A team of University of Toronto students from the John H. Daniels Faculty of Architecture, Landscape and Design is one of six finalists chosen to present an installation as part of the Winter Stations exhibit at Woodbine Beach.
Inspired by emotions felt during quarantine and isolation – and in keeping with the competition's theme this year, resilience – the team plays with the concept of reflection by using mirrors in their piece, titled Introspection.
“In highlighting the subject’s presence, we hope to promote introspection into one’s own emotional resilience as one faces their own reflection,” the team explains in the project description.
“We are very proud to be representing the Daniels Faculty at this year’s Winter Stations,” says Christopher Hardy, a second-year student in the master of architecture program and team lead. “This project is an opportunity for us to not only showcase our design talents and creativity but also to reconnect with our fellow peers after almost two years of remote learning.”
The annual Winter Stations competition has received submissions from more than 90 countries. Established by local architecture and design firms, the contest is intended to draw attention and visitors to the beaches in Toronto's east end in the winter.
Each project is required to incorporate an existing lifeguard station in its design. They are selected through a single stage international design competition and stay up for six weeks. The exhibition runs from Feb. 21 to March 3. The winning team receives a $2,500 honorarium.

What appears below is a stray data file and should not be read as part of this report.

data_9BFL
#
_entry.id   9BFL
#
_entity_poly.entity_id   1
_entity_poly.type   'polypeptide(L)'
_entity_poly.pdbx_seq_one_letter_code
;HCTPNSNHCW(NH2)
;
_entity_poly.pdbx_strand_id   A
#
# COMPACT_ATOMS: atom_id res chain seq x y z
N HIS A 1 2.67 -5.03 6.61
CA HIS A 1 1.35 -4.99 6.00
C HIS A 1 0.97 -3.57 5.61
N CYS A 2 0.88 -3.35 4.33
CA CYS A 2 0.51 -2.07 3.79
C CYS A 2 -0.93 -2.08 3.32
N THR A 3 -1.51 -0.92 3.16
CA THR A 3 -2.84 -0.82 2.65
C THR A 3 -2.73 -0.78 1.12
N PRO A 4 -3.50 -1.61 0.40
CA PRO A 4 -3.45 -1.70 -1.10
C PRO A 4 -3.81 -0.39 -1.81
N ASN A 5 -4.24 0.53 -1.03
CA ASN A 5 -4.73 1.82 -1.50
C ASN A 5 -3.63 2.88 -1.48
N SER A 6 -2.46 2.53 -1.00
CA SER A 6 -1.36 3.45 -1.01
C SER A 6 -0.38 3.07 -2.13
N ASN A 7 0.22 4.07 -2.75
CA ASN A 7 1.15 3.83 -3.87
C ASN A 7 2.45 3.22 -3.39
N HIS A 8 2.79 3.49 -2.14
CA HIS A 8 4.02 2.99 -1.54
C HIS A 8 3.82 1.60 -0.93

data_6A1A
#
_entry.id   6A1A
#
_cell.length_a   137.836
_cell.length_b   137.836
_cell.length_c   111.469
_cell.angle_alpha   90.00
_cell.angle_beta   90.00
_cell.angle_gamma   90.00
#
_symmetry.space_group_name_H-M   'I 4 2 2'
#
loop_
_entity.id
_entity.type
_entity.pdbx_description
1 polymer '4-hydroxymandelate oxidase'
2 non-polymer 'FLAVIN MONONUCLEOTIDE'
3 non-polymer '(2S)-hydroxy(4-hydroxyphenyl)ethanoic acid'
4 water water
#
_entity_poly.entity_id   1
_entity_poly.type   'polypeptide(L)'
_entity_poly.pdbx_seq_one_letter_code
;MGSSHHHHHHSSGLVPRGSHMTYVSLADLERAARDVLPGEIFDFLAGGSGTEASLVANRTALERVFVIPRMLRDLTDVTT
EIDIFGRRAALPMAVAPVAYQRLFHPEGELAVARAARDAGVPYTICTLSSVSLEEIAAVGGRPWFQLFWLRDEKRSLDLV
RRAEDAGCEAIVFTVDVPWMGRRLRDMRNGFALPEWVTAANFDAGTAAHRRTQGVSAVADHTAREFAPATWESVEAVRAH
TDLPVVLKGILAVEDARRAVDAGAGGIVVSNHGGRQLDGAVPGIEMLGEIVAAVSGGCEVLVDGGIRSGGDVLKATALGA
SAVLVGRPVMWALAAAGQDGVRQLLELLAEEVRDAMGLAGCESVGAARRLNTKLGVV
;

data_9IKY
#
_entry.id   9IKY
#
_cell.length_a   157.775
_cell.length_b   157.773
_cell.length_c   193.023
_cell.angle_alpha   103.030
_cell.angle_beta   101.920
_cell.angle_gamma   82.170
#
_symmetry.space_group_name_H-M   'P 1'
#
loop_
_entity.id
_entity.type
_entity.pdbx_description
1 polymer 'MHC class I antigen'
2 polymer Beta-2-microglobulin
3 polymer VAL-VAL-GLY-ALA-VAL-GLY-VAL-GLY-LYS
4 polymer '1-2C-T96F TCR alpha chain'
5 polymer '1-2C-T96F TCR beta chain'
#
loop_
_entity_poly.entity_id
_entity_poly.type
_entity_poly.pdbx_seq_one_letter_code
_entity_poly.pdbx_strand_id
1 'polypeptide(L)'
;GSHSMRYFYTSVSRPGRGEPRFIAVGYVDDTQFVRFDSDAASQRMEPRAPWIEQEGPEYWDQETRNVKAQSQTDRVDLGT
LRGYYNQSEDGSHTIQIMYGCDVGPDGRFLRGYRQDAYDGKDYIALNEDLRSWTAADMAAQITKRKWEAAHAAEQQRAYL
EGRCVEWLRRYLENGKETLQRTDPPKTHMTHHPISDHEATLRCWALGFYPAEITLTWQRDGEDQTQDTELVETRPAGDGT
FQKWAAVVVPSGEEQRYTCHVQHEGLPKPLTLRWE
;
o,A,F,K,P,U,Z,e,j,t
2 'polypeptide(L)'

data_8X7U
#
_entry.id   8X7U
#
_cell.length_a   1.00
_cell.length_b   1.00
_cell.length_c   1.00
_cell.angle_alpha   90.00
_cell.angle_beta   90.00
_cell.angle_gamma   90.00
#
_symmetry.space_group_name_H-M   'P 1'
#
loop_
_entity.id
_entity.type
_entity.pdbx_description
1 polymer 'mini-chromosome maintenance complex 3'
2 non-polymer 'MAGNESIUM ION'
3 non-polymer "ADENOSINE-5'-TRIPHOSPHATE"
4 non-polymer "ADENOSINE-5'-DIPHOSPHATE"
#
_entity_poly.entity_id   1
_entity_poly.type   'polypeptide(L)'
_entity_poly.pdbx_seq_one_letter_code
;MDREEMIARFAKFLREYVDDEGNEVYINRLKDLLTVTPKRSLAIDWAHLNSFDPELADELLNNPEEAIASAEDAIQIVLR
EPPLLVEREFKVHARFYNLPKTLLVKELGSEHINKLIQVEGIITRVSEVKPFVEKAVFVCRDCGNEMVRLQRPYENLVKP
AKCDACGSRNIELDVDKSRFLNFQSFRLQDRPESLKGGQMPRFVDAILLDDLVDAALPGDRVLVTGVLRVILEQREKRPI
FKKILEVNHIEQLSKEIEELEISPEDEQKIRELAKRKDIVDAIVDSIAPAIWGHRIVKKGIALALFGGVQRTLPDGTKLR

This isn't the first time that a project by Daniels Faculty students appears in the finals of the competition. In 2017, U of T students had two projects in the exhibit, Midwinter Fire and I See You Ashiyu.
Christopher Law, Jacob Henriquez and Maggie MacPhie assemble their project, Introspection, at the John H. Daniels Faculty of Architecture, Landscape, and Design in January (photo courtesy of Christopher Law)
The Introspection team members designed a red pavilion – plywood sheets covered with wooden slats – surrounding a lifeguard tower. The pavilion’s inner walls are lined with mirrors. “While the trellis roof allows the sun to illuminate the interior and its visitors, the red lifeguard tower stands unyielding in the centre of the pavilion, reminding us of the inherent stability within us,” the project description says.
Dean Juan Du says she is looking forward to visiting Introspection and the other installations when Winter Stations opens over the Family Day long weekend this month. “This pavilion is a timely and creative expression of a theme we’ve all had to navigate intimately,” she says. “Our faculty, students and staff have come together and risen to incredible challenges these last couple of years. Both Introspection and the larger exhibition invite people to reflect on our vulnerabilities and strengths, on what it means to be resilient both individually and collectively.”
On April 2, Du will be hosting a symposium with a similar theme: “Design for Resilient Communities.”
Hardy and his team hope to start installing Introspection at Woodbine Beach this week. “We invite Daniels community members to check out our pavilion,” he says. “It’s a space that hopefully will inspire people to not only think about what we’ve been through, but also what we’re capable of.”
The Introspection team includes:
- Christopher Hardy, master of architecture
- Tomasz Weinberger, bachelor of arts, architectural studies
- Clement Sung, master of architecture
- Jason Wu, master of architecture
- Jacob Henriquez, master of architecture
- Christopher Law, bachelor of arts, architectural studies
- Anthony Mattacchione, master of architecture
- George Wang, master of architecture
- Maggie MacPhie, master of architecture
- Zoey Chao, master of architecture
- Fiona Lim Tung, assistant professor, teaching stream, and project sponsor and supervisor